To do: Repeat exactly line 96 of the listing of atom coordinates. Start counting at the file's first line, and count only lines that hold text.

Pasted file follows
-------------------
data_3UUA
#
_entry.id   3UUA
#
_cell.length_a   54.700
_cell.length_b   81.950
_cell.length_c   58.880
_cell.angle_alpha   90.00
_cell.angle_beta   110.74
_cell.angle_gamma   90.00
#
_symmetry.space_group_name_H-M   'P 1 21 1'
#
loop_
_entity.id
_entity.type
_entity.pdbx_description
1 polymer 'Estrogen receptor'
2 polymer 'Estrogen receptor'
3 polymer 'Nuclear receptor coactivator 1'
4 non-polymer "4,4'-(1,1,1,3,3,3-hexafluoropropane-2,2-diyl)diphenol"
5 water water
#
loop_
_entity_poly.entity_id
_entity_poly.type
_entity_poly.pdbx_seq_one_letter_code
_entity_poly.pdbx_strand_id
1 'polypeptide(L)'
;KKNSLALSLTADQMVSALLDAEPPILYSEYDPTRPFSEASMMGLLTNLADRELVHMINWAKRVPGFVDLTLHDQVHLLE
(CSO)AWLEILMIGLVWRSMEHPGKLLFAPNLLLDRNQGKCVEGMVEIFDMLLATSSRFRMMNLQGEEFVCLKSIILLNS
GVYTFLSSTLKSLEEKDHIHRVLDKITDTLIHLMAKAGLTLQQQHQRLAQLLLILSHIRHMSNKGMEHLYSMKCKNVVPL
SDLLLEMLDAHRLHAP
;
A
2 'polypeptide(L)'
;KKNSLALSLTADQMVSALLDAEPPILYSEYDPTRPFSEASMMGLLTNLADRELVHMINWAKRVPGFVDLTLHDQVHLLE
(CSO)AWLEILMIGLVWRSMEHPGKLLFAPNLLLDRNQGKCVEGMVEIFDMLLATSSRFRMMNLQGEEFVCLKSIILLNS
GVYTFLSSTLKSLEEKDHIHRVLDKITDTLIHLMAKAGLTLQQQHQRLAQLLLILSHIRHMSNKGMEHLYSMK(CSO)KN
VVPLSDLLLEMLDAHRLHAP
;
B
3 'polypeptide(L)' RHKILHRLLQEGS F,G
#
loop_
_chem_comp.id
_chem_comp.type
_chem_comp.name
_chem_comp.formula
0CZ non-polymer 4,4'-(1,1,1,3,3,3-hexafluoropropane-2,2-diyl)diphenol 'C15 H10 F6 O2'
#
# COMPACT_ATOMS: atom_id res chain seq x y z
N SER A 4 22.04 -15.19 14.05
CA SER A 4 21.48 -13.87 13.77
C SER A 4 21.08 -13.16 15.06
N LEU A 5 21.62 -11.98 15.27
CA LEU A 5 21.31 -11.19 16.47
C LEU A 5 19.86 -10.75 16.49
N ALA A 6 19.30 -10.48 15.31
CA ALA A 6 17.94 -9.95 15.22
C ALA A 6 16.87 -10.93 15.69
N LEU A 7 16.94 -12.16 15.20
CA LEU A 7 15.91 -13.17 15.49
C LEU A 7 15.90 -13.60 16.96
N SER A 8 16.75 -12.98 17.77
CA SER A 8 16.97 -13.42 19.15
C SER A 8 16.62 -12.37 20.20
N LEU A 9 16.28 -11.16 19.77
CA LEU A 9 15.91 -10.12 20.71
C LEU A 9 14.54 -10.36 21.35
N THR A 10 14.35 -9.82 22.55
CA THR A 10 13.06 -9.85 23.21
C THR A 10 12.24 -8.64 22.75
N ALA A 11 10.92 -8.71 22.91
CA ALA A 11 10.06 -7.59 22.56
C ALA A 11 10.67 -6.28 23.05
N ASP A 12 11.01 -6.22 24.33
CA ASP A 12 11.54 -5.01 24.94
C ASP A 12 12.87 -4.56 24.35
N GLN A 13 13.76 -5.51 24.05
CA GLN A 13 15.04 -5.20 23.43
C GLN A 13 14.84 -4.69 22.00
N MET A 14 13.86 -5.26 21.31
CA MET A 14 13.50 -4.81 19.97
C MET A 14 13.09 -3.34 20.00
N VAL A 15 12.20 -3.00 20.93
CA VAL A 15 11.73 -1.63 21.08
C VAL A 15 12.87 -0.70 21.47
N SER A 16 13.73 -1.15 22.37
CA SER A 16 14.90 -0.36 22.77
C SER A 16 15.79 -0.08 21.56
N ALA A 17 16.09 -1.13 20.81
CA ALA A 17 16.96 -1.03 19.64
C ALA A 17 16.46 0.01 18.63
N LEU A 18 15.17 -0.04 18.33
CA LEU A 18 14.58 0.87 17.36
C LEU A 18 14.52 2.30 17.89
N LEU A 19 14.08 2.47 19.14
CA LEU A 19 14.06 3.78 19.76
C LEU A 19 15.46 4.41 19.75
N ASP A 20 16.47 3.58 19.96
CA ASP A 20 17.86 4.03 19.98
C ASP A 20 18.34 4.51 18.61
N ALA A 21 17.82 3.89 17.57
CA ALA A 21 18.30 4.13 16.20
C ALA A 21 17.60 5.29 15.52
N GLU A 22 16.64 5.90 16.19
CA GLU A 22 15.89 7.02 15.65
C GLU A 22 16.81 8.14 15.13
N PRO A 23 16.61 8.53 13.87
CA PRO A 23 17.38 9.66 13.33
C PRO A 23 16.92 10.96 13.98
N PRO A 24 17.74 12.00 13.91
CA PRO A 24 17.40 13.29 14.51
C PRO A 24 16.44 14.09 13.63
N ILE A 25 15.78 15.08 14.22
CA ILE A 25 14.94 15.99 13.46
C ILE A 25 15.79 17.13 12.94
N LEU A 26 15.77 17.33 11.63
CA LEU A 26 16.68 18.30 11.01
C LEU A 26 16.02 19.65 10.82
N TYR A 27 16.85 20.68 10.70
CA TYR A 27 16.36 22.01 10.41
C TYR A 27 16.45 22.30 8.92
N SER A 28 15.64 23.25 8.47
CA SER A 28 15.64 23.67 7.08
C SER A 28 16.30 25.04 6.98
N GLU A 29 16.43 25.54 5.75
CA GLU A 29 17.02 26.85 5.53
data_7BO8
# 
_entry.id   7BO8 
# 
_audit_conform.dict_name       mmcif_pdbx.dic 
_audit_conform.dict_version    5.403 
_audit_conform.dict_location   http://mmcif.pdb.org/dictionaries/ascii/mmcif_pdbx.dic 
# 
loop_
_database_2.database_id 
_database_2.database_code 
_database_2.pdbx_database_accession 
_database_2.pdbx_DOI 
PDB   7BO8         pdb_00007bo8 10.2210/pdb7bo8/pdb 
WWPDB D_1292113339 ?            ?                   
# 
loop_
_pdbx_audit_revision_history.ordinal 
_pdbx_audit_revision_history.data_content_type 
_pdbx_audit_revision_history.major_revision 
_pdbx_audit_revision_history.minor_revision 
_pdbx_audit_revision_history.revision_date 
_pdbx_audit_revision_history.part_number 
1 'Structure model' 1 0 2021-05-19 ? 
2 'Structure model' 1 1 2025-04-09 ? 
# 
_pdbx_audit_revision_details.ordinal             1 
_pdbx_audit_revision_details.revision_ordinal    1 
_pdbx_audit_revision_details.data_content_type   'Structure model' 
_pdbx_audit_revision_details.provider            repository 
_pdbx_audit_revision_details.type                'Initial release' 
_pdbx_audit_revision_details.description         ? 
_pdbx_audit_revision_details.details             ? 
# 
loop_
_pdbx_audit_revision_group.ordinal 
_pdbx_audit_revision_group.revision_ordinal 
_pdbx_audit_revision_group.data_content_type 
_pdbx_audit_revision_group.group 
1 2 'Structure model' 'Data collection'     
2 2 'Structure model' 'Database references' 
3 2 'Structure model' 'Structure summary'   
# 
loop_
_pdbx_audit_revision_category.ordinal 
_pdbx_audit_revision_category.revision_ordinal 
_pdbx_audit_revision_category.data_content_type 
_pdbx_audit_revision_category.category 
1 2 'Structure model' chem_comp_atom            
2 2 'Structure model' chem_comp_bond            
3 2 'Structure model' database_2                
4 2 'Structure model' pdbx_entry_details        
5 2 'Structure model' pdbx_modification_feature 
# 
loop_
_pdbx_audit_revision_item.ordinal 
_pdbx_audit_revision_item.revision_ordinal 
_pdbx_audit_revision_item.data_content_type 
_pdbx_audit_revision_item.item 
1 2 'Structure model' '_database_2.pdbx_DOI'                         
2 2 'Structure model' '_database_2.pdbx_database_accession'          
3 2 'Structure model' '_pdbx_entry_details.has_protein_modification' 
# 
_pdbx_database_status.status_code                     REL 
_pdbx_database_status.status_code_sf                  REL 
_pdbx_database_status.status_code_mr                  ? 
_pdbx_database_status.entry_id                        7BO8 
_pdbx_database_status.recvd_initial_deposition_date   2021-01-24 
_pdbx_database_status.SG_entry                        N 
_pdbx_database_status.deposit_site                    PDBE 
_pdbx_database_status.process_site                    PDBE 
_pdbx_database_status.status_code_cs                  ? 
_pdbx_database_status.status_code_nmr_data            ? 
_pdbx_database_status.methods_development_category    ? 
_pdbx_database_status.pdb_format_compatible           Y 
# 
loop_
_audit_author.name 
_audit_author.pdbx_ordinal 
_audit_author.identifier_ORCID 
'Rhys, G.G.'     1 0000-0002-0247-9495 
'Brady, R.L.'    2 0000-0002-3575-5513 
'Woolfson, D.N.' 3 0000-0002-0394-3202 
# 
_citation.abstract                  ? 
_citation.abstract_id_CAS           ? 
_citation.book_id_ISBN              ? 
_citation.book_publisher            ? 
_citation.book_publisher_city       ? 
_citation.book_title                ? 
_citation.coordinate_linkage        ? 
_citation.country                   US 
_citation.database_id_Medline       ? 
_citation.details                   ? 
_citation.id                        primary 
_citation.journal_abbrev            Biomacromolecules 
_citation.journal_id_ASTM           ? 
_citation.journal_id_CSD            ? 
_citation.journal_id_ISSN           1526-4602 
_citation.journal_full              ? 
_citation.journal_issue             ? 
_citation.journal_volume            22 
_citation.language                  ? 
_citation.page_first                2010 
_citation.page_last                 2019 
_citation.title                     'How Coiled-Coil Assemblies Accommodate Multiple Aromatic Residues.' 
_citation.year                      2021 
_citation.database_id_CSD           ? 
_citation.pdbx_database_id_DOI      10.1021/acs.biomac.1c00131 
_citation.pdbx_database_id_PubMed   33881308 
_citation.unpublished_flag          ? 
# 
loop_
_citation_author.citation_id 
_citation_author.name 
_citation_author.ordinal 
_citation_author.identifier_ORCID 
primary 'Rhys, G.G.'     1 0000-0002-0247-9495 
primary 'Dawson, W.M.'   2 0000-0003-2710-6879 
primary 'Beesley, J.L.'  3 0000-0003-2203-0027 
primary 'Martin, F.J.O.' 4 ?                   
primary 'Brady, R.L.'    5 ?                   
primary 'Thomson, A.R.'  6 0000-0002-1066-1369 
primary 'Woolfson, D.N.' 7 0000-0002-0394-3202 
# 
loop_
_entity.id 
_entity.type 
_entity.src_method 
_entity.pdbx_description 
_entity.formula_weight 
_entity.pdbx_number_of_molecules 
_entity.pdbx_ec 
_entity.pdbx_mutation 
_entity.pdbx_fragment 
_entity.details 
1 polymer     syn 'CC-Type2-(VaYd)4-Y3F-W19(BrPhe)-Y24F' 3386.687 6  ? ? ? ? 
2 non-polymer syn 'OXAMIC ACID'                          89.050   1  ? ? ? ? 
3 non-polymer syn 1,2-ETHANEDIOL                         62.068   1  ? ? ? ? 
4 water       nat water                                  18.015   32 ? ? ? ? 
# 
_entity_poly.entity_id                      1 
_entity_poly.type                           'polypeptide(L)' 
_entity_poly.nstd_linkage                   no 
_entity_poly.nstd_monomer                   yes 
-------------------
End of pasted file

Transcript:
CA LEU A 18 14.58 0.87 17.36